Report Forecasts “Major Slowdown” in US Oil Output Growth

Lower oil prices, increased operator focus on capital discipline, and diminishing access to capital are choking off once-soaring US oil production growth.

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US crude oil production growth will dive from almost 2 million B/D in 2018 to “essentially no growth by 2021,” according to a report by IHS Markit.

The shift is part of “a new era of moderation for shale producers” as companies focus on capital discipline and shareholder returns, said Raoul LeBlanc, IHS Markit vice president for North American unconventionals, in a news release outlining the report.

The movement away from production growth at all costs has begun in earnest over the past year, and the impact is already being felt. While US oil output rose 5% in August from July to 12.37 million B/D, data from the US Energy Information Administration indicate, the increase followed 3 straight months of declines, though the July average was weighed down by Tropical Storm Barry.

Slowing growth comes as West Texas Intermediate crude oil prices have remained in the $50/bbl range for much of the year. In September, for example, the WTI average was just under $57/bbl, much lower than the $70/bbl averaged in September 2018. The mid-$50s/bbl appears to be “the crucial tipping point” of viability for shale production growth and shareholder returns, IHS Markit said.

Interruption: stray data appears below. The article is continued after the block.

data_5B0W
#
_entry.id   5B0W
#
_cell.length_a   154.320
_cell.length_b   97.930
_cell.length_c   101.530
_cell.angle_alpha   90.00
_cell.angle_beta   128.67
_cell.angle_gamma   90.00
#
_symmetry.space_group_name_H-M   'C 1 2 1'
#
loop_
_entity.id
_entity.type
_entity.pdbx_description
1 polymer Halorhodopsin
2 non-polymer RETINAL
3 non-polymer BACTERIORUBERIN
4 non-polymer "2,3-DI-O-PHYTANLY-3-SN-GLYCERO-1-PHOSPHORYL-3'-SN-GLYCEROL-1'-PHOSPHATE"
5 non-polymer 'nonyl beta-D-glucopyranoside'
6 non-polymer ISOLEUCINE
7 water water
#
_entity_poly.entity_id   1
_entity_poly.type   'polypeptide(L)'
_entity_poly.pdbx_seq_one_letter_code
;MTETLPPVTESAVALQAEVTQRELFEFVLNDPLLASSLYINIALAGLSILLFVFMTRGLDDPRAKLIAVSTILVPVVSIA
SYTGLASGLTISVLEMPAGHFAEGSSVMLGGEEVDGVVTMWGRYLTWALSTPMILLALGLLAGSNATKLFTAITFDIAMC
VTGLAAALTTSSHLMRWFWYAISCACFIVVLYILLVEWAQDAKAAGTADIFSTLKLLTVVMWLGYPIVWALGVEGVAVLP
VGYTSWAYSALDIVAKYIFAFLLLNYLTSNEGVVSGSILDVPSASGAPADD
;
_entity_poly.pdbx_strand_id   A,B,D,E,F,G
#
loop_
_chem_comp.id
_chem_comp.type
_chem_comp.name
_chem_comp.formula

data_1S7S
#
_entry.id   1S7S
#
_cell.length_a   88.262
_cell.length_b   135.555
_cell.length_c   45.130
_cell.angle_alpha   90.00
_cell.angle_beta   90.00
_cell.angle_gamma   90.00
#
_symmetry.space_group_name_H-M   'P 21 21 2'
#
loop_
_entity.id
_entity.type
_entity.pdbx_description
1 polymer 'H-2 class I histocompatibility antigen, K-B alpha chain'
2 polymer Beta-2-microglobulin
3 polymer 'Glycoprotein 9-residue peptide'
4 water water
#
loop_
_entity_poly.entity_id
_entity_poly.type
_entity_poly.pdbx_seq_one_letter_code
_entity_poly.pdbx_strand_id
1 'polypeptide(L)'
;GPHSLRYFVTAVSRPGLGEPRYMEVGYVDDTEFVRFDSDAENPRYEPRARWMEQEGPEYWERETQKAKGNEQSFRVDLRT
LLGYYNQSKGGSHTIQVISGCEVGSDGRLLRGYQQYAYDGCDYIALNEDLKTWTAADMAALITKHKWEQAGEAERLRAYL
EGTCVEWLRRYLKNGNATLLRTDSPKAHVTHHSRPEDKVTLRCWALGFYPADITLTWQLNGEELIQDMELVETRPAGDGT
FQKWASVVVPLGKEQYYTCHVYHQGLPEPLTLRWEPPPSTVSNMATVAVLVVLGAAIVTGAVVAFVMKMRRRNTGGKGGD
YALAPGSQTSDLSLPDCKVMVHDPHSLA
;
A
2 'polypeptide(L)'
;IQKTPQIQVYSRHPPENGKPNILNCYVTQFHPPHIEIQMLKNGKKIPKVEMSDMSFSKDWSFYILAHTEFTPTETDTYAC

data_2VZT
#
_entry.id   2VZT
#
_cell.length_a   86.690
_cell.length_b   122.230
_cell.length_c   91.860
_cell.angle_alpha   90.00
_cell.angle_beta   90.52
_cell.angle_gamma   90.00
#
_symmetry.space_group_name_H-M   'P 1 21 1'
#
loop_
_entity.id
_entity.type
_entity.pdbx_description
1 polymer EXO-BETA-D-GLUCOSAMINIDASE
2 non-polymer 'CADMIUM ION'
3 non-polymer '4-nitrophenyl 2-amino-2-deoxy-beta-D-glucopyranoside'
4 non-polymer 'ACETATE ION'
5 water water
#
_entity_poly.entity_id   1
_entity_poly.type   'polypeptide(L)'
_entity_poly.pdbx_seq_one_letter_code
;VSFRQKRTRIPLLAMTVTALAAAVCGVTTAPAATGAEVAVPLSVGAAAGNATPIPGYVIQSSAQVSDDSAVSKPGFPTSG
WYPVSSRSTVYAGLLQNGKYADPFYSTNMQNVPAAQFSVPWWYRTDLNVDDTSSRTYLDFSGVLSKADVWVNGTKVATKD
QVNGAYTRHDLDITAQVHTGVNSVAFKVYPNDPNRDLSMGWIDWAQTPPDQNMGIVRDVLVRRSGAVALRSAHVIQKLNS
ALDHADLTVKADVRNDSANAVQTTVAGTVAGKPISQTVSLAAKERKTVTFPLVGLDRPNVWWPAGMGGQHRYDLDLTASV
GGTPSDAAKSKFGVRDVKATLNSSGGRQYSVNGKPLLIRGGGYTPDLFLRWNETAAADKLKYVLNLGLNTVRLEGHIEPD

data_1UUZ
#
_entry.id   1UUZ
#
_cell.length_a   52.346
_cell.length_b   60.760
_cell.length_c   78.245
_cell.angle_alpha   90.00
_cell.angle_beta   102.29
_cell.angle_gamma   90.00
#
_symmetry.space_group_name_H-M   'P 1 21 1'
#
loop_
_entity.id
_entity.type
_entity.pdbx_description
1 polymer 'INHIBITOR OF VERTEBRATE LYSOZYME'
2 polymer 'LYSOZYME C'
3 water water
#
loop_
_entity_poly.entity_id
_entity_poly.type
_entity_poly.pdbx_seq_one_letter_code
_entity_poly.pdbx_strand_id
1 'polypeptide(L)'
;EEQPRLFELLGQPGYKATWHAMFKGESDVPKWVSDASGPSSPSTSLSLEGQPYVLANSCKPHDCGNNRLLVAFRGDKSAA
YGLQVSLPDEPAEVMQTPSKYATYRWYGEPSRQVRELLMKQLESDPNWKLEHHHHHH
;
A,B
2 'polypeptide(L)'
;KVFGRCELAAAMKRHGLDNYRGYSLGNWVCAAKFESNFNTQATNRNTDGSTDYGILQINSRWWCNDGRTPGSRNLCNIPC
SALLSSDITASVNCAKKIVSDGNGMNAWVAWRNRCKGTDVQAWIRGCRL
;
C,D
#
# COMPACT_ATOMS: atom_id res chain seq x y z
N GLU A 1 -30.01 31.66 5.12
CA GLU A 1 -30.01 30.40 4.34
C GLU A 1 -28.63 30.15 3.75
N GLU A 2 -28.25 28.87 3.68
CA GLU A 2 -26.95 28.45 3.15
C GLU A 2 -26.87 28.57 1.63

Noting that WTI prices are expected to continue averaging around $50/bbl in 2020–2021, the research and analytics firm forecasts capital spending for onshore drilling and completions to fall 10% to $102 billion this year, 12% to $90 billion in 2020, and 8% to $83 billion in 2021—a nearly $20 billion decline in annual spending over just 3 years.

Many exploration and production (E&P) companies, particularly the smaller ones, have struggled to gain access to financing from capital markets to fund their operations. E&Ps are trading at multiples that are half to one third of what they were in 2017, and debt markets are unwilling to aid all but the largest shale firms.

“The combination of closed capital markets and weak prices are pulling cash out of the system,” said LeBlanc. “Investors are imposing capital discipline on E&Ps by pushing down equity prices and pushing up the cost of capital on debt markets.”

These factors have brought about “the strongest headwinds for shale producers since the oil-price collapse in 2015,” he said.

The outlook expects total US production growth to be 440,000 B/D in 2020 before essentially flattening out in 2021. Modest growth is expected to resume in 2022, but nowhere near the boom levels of recent years. However, IHS Markit analysis shows that an oil price of $65/bbl would support strong growth while also providing meaningful returns to shareholders.